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August 26, 1947


The opinion of the court was delivered by: LAWS

Defendant was tried before a jury upon an indictment in three counts charging (1) assault with a dangerous weapon, (2) assault with intent to kill and (3) carrying a pistol on or about his person. He was acquitted of the assault charges, but was convicted on the charge of carrying a pistol. At the close of all the evidence, defendant moved for judgment of acquittal on the charge of carrying a pistol. The Court reserved decision on the motion.

Defendant claims that the act of Congress under which he was prosecuted does not prohibit the carrying of a pistol in one's place of business (Title 22, Section 3204, District of Columbia Code), and that since defendant's taxicab was his place of business, he was not guilty of any offense. The language of the statute is that a person shall not carry a pistol without a license 'except in his dwelling house or place of business or on other land possessed by him.' (Italics supplied.) The words 'other land possessed by him' which immediately follow the words 'place of business' compel the view that the place of business referred to is land. Any interpretation to the contrary would give to the word 'other' as applied to the word 'land' no significance whatever. Defendant's taxicab, therefore, was not a 'place of business' as the term is used in the statute.

 Defendant next contends that the prosecution failed to prove that he carried the pistol 'on or about his person', and whether the pistol was carried openly or was concealed. The Government's evidence was uncontradicted that defendant did not need to move from the front seat of his taxicab to obtain the pistol. This sufficiently established that defendant had the pistol 'about his person' within the meaning of the statute, as decided by the United States Court of Appeals in Brown v. United States, 58 App.D.C. 311, 30 F.2d 474. It is an offense to carry a pistol without a license either openly or concealed, with certain exceptions not applicable to this case. It would be a meaningful gesture for the prosecution to prove whether the pistol was carried openly or was concealed.

 Defendant contends he was improperly convicted because the prosecution failed to allege in the indictment and affirmatively prove that he did not have a license to carry a pistol.

 Where a statute defining an offense contains an exception which is so incorporated with the language defining the offense that the ingredients of the offense cannot be accurately described if the exception is omitted, the indictment must allege facts showing that the accused is not within the exception. United States v. Cook, 84 U.S. 168, 17 Wal. 168, 21 L. Ed. 538.

 The crime of which defendant was convicted is not carrying a pistol, as charged in the indictment, but is carrying a pistol without a license. This is indicated not only by the section defining the offense, D.C.Code 1940, Sec. 22-3204, but also by the next succeeding section of the Code, D.C.Code 1940, Sec. 22-3205, which sets forth specifically and in detail those not required to be licensed. In cases of this character decided by State Courts it has been held that the indictment or information must allege the lack of a license. See People v. Grass, 79 Misc. 457, 141 N.Y.S. 204; People v. Ross, 60 Cal.App. 163, 212 P. 627.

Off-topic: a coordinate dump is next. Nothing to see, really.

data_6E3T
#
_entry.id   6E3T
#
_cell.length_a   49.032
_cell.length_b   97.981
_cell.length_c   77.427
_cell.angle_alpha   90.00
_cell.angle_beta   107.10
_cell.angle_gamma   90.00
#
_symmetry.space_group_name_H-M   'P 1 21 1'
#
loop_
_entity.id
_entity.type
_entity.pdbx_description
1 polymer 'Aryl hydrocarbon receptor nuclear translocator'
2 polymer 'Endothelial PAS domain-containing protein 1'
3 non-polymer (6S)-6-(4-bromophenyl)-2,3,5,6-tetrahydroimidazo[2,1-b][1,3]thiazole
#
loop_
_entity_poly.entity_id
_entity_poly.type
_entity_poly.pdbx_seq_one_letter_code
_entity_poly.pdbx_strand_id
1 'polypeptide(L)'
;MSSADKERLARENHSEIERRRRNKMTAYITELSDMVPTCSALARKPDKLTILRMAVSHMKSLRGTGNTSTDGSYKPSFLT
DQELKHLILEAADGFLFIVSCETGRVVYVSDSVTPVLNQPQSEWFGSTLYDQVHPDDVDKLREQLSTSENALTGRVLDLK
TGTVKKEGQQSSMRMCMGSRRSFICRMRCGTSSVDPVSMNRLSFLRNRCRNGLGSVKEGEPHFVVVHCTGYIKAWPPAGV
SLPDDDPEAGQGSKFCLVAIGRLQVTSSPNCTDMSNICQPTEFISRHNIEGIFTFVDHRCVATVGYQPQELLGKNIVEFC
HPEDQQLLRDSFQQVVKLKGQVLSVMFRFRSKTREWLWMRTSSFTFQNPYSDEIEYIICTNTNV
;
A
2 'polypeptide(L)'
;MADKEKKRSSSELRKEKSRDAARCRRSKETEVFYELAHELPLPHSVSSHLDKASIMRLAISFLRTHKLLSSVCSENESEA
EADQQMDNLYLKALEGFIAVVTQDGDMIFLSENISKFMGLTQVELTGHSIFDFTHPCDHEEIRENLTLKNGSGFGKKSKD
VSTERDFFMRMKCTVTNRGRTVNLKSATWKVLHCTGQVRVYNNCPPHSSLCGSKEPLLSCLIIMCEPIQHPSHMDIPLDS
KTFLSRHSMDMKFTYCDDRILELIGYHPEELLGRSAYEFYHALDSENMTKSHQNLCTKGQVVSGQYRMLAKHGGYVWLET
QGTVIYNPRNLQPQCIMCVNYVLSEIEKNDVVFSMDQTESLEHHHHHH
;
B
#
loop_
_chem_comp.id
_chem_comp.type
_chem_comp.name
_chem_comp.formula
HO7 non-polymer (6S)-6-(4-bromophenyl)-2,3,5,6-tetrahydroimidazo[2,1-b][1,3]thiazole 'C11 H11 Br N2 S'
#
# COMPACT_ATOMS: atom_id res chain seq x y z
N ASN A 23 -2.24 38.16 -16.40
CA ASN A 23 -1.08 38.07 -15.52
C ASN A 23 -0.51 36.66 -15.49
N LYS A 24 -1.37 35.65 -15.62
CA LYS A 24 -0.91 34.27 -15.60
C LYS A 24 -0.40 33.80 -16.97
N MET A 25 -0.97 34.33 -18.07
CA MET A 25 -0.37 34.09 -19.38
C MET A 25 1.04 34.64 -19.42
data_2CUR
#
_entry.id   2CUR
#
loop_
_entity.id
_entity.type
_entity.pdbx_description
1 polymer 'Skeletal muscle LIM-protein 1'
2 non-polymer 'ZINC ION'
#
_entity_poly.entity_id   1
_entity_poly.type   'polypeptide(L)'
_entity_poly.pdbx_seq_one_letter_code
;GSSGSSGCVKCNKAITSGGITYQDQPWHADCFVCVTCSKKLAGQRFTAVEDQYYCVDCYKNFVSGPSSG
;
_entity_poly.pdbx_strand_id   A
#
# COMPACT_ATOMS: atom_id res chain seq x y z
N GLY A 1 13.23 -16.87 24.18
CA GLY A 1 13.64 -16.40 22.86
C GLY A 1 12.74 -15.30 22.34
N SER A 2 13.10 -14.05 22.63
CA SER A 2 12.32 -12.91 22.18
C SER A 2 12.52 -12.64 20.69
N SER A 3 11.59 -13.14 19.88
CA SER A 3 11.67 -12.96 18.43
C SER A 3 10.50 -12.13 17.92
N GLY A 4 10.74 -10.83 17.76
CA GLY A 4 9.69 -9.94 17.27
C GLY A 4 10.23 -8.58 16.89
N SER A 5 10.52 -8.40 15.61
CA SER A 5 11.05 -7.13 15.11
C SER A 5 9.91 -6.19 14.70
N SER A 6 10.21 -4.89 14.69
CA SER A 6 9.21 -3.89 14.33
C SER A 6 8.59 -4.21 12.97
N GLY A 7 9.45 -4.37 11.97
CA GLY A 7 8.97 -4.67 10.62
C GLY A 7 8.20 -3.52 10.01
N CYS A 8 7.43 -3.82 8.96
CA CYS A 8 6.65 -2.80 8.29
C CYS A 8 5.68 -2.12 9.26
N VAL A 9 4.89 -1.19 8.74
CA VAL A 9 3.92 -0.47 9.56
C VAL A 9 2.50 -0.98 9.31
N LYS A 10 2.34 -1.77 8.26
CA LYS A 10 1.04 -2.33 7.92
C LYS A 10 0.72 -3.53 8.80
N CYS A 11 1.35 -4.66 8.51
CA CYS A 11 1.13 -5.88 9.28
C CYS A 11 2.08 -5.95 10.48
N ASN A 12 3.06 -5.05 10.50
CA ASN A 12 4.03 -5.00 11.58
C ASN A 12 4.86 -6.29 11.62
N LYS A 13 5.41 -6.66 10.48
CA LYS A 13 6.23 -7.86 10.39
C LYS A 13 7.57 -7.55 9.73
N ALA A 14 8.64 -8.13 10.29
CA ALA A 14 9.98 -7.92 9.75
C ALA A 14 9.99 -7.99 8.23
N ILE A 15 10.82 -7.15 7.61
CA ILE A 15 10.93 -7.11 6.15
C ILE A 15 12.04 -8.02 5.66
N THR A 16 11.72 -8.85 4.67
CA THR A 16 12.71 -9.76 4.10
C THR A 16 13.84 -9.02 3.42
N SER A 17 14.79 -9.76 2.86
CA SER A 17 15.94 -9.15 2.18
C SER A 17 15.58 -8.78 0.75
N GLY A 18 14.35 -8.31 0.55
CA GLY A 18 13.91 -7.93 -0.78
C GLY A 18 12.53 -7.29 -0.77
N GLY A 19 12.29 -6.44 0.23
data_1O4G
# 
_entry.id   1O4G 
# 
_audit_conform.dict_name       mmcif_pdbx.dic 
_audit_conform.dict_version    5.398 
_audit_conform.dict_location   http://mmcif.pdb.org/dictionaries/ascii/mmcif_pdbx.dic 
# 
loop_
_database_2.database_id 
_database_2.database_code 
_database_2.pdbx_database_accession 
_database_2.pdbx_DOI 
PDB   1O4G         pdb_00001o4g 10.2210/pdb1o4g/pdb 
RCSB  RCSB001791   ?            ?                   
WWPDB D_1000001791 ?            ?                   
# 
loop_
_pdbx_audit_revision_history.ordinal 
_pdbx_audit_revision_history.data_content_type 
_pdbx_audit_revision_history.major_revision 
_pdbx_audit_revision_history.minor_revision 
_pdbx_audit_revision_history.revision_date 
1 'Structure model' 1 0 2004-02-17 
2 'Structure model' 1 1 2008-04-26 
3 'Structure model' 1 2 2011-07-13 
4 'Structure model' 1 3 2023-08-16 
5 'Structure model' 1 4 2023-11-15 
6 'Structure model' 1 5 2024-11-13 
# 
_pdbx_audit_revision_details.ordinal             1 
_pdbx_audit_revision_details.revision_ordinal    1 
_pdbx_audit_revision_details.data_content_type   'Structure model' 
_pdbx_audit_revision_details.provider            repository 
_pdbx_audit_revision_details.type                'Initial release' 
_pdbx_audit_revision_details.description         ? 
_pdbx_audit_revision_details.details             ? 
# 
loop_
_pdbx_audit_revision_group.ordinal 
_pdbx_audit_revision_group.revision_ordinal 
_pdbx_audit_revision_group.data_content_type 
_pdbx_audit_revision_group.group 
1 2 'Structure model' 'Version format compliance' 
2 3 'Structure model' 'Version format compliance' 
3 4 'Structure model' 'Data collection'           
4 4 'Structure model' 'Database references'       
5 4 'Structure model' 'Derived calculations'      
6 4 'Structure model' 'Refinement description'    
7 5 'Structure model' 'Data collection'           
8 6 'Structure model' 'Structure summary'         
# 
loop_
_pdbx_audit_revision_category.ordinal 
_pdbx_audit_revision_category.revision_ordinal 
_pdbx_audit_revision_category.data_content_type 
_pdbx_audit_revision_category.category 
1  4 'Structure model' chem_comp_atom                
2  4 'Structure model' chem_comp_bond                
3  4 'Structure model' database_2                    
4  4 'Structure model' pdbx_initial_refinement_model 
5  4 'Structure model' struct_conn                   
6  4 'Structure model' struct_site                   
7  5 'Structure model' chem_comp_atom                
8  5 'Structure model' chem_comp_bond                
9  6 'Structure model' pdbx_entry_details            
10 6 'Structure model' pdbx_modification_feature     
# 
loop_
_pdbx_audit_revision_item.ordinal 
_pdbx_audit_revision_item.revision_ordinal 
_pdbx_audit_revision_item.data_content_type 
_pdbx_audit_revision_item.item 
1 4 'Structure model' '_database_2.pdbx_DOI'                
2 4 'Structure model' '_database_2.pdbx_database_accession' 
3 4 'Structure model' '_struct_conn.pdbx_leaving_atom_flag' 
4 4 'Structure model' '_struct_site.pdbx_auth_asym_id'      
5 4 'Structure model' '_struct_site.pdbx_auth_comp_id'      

The crime of carrying a pistol without a license is comparable to the offense of driving an automobile without a license, where the prosecution uniformly charges and proves not only the driving of the automobile, but that defendant at the time did not have a license to drive. Another comparable crime is that of selling narcotics without obtaining a written order filled out on a form issued by the Commissioner of Internal Revenue, where indictments customarily allege that the written order was not obtained by the seller of narcotics. The only decided case on the subject I have been able to find has held such allegation is necessary. United States v. Leach, D.C., 291 F. 788.

 The reasons for requiring all elements of an offense to be charged and proved by the prosecution are well known. First, one should not be called upon to stand trial on charges which do not constitute a crime. Second, the defendant should be fully advised of the facts he is required to meet and be in a position to plead former jeopardy by reference to the pleadings in the event the same offense should be charged against him at a later time. Third, the burden rests on the prosecution to establish evidence of guilt of each element of an offense. There are exceptions made in cases where the fact to be proved is one peculiarly within the knowledge of the defendant and in cases where a number of officials have the right to issue a license. These exceptions do not apply to the present case. All licenses to carry pistols in the District of Columbia are issued by the Major and Superintendent of Police and of course his records of licenses are readily available to the prosecution.

 For the reasons stated, the Court is constrained to grant the motion for judgment of acquittal.


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